Gaining JMX Metric Insights with the OpenTelemetry Java Agent

JMX (Java Management Extensions) is a technology that provides a way to manage and monitor Java-based applications. Detailed information about the performance and resource usage of the application can be derived from JMX metrics. This data can help you identify trends or potential issues with the application and take action to address them before they become serious problems. If there are any problems, we can diagnose them with the help of metrics collected, and fine-tune the system for optimal performance.

With the addition of the JMX Metric Insight module into the OpenTelemetry Java agent, we don’t need to deploy a separate service just to collect JMX metrics for monitoring our application. The agent can now natively collect and export metrics exposed by application servers through local MBeans available within the instrumented application. The required MBeans and corresponding metrics can be described using a YAML configuration file. The individual metric configurations allow precise metric selection and identification. JMX Metric Insight comes with a number of predefined configurations containing curated sets of JMX metrics for popular application servers or frameworks, such as:

You can also provide your own metric definitions, through one or more YAML files. The YAML file syntax documentation is available here.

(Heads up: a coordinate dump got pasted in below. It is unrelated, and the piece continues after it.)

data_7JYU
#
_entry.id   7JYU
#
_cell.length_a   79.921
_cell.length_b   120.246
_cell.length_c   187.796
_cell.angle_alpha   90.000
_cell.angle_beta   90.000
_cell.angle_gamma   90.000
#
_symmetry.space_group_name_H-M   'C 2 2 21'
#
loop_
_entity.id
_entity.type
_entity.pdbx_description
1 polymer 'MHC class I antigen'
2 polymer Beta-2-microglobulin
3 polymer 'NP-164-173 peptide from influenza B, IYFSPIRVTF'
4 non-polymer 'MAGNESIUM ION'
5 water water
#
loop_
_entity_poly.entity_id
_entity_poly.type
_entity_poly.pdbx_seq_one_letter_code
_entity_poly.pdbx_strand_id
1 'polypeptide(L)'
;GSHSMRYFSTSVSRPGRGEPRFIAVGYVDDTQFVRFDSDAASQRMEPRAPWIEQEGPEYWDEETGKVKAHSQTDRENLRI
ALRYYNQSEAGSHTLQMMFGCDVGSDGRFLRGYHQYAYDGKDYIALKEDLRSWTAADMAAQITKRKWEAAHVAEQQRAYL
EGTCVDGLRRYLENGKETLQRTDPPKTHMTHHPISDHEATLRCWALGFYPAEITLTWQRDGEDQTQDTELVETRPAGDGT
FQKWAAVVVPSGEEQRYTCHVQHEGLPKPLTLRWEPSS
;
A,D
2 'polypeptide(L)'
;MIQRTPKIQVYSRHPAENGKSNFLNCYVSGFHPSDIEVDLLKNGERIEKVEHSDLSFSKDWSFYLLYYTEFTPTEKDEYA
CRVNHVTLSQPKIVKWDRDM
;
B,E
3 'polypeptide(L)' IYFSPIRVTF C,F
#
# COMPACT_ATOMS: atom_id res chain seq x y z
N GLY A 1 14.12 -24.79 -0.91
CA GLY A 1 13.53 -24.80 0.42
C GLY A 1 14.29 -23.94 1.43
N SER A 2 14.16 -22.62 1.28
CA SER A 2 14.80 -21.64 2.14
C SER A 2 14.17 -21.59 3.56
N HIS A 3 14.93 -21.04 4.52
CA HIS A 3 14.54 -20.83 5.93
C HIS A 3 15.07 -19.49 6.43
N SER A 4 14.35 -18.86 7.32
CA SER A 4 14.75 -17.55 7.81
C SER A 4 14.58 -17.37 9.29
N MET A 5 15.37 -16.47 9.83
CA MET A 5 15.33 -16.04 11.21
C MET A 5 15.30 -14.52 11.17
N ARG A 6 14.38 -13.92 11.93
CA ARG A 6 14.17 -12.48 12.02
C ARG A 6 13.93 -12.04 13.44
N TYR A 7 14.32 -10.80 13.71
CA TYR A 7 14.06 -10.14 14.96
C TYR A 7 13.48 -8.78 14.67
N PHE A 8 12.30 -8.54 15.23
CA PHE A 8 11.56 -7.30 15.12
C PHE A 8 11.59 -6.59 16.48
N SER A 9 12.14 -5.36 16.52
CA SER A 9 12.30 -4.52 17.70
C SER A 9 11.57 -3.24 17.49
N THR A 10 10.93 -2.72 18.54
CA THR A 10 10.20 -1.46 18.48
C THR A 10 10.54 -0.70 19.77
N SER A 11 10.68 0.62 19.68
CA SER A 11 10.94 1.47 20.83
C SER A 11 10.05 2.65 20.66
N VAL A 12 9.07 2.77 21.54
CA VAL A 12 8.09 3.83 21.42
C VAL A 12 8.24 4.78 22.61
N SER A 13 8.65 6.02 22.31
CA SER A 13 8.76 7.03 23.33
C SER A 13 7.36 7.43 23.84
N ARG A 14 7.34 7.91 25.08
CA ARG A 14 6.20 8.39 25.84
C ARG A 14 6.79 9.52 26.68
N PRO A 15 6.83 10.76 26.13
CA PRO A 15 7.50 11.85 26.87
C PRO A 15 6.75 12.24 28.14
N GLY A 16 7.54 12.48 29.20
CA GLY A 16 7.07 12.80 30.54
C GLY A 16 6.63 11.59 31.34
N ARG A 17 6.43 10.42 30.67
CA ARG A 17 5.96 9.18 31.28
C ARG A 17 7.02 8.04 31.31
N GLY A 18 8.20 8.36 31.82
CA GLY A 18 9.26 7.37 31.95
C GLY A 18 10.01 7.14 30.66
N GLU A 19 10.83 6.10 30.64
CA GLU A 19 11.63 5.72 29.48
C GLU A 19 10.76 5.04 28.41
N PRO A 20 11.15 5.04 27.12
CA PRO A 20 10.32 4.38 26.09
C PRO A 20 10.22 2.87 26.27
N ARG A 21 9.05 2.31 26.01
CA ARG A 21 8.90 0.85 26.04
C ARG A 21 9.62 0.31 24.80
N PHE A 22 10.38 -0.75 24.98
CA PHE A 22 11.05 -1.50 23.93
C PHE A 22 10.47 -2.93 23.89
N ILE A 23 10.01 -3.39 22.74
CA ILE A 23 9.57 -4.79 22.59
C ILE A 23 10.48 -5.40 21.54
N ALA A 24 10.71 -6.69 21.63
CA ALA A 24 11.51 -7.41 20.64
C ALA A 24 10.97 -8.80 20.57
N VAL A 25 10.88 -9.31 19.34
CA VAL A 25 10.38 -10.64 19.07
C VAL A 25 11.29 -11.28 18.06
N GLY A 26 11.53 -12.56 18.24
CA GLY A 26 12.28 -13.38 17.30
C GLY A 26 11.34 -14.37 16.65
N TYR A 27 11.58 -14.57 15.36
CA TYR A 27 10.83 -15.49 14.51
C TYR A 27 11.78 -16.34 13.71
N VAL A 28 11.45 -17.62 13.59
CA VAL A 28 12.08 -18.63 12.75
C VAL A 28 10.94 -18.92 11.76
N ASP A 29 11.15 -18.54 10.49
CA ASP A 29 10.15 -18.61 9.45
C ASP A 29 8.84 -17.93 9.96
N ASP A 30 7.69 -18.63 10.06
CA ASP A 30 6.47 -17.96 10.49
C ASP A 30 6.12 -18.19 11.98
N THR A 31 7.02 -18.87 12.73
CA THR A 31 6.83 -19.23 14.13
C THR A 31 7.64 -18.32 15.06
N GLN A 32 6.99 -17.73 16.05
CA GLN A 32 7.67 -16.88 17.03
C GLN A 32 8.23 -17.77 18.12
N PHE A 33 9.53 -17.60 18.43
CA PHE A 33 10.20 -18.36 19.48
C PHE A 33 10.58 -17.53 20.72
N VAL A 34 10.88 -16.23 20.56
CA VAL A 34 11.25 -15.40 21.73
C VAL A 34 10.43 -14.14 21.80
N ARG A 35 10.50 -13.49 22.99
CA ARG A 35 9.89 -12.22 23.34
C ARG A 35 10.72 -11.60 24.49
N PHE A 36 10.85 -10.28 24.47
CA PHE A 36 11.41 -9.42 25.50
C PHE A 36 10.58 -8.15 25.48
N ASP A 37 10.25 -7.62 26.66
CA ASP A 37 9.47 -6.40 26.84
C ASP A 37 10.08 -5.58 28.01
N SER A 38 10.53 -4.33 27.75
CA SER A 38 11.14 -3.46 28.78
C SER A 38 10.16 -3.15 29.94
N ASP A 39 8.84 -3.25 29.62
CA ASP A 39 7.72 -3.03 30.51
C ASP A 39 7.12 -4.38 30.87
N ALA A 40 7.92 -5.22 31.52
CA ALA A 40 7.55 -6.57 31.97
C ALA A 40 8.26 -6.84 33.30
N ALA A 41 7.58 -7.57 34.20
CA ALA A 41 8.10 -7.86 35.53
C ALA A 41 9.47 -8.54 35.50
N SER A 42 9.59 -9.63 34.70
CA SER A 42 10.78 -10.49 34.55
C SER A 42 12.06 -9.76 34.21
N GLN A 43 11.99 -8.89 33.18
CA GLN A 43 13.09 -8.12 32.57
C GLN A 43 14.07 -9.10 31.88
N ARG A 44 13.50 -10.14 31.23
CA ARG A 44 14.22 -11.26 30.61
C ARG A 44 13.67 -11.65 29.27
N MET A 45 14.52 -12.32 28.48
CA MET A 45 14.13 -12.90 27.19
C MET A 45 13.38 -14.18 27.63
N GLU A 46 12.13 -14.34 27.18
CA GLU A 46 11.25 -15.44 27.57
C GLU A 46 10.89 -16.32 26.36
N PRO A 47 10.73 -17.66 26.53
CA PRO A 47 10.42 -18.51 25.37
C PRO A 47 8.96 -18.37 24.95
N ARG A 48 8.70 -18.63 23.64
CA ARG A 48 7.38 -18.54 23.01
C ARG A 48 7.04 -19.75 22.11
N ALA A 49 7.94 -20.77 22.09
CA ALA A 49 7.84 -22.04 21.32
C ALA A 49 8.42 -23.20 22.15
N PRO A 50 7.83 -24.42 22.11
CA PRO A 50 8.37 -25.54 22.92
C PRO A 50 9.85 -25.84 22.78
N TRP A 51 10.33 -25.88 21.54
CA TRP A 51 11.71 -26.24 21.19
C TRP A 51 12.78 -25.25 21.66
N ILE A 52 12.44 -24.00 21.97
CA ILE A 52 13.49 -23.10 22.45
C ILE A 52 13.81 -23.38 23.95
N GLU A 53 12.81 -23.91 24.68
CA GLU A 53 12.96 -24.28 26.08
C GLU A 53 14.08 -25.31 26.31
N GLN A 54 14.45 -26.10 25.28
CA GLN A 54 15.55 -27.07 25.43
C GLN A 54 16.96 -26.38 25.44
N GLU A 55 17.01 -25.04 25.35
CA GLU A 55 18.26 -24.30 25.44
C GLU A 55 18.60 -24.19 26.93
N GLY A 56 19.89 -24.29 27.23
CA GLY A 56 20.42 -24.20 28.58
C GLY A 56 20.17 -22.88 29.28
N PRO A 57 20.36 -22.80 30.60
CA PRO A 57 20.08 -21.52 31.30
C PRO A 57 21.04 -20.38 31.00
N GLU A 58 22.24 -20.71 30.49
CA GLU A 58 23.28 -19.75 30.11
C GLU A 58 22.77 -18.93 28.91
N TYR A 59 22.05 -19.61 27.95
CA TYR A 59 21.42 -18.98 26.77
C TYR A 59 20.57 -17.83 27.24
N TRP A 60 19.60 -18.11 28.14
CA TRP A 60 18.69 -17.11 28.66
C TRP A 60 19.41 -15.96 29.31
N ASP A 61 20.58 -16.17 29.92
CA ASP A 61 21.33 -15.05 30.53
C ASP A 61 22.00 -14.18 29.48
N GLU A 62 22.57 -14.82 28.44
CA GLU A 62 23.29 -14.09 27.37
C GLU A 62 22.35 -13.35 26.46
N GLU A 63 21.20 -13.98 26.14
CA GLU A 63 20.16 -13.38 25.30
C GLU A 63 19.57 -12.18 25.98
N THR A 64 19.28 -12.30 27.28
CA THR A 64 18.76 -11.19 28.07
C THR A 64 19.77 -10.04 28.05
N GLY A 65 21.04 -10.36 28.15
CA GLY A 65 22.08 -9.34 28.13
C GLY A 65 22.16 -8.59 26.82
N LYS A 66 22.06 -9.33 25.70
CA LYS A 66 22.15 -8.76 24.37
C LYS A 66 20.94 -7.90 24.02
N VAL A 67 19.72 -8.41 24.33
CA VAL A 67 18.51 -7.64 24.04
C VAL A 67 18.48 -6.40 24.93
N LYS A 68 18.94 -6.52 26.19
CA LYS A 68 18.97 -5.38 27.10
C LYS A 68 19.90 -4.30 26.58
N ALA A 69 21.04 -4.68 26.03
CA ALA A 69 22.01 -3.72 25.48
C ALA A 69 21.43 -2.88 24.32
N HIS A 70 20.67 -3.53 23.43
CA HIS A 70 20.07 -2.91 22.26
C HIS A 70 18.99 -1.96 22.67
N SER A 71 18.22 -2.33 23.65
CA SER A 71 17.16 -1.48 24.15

Observe Kafka Broker metrics

Let’s observe the health of our Kafka Broker by exporting the predefined set of metrics using the JMX Metric Insight module and export it to Prometheus.

Kafka can be installed on macOS using Homebrew with the following steps:

brew install kafka

To start Zookeeper:

zookeeper-server-start /usr/local/etc/kafka/

Attach the OpenTelemetry Java instrumentation agent

Before starting the Kafka broker, attach the OpenTelemetry Java instrumentation agent to Kafka Broker by providing options in the KAFKA_OPTS environment variable. You can download the latest release of the agent from here.

export KAFKA_OPTS="

Now we can start the Kafka Broker:

kafka-server-start /usr/local/etc/kafka/

The Kafka broker should be up and running now. To test the installation, we can create a topic and use the Kafka console producer and console consumer. Create Kafka Topic:

kafka-topics --create --bootstrap-server localhost:9092 --replication-factor 1 --partitions 1 --topic my-test-topic